Yeah, I think I just started to see all the negative stuff that we've been going through. For loads of people, what you see online is this portrait of success. Everyone posts their highlight reel, everyone's having a good time. And it felt like we were really privy to that, we were doing the same thing. But actually a lot of people didn't know the things that were happening in the background. Everyone saw the Boiler Room and our career took off from that. But actually, when it came down to the pandemic, I was still in loads of debt. Like I hadn't paid off any of my debt that I accumulated from trying to do music full time, or trying to dedicate myself to music. I also moved back home but I had to share it, my living situation isn't the best. I live in what you determine as like the projects of London and shared a room with my sister. And it felt like I was regressing in life. I'd dedicated my life to music because I loved it, but it felt like it wasn't loving me back in many sorts of ways. It felt like the industry was breaking me. My health, mental health wasn't completely there. I was having a lot of physical health issues that were probably actually a result of the mental health issues. So it just felt like I wouldn't be able to tour sustainably if things were to come back. I was really healing and enjoying the peace. So I was thinking, you know, maybe the whole music industry, music touring thing wasn't for me. But then when things came back, I decided that I could just try and do things a bit differently this time, like, I didn't have to go back and do the same old, same old. Now I don't drink when I'm touring. I don't touch any other substances. I try and keep as much space to myself as possible. And I have actual down days where I don't do anything but recoup.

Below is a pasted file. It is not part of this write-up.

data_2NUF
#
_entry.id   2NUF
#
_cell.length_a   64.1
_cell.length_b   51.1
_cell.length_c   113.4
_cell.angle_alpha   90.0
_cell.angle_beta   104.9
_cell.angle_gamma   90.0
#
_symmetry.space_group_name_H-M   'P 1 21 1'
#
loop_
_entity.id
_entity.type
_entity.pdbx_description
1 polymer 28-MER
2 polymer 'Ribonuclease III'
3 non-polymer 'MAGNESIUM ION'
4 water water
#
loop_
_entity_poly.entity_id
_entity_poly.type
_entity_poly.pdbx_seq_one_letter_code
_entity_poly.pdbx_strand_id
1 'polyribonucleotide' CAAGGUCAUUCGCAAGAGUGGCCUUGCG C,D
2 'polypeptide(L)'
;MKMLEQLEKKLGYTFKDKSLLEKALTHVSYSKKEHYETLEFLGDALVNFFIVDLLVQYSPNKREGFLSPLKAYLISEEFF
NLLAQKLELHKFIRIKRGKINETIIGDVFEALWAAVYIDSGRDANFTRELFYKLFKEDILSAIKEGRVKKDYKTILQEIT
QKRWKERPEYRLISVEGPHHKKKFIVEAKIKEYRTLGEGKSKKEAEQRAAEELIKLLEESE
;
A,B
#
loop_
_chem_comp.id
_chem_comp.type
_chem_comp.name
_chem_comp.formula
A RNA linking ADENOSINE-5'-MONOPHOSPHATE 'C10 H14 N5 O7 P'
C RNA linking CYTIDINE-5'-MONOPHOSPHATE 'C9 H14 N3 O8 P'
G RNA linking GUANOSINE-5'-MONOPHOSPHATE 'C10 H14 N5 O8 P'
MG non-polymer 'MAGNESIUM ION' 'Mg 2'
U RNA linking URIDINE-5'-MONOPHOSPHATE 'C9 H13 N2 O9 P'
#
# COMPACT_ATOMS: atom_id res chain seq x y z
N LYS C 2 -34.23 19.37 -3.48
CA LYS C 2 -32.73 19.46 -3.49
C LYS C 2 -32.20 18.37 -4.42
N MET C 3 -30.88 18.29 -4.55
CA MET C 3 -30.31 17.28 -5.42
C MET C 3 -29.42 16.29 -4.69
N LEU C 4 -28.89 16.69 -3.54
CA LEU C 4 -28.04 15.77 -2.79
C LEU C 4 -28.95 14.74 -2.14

I think my job now is to not take things so seriously. Like it's all about 100% fun. And if things aren't turning out out to be you know, 100%, then who gives a fuck?
Have you noticed any changes in the industry since the COVID pandemic?
I felt like it was so funny because during the pandemic, I think that a lot of DJs decided that they were going to change the way that they work, maybe take on less shows after things came back, like ready to take care of their mental health and put their priorities first so they didn't burn out. And I think a few of us stuck by that. But then I definitely see that a lot of people are funneling themselves back into that whole, like, get the bag regime, you know. In terms of the actual industry, I feel like there's a lot more inclusivity now, which is really, really nice. I feel like after several movements during the pandemic, it opened up a lot of these corporate music spaces’ eyes. And yeah, I'm starting to see a lot more different types of people with different backgrounds getting support, which is amazing.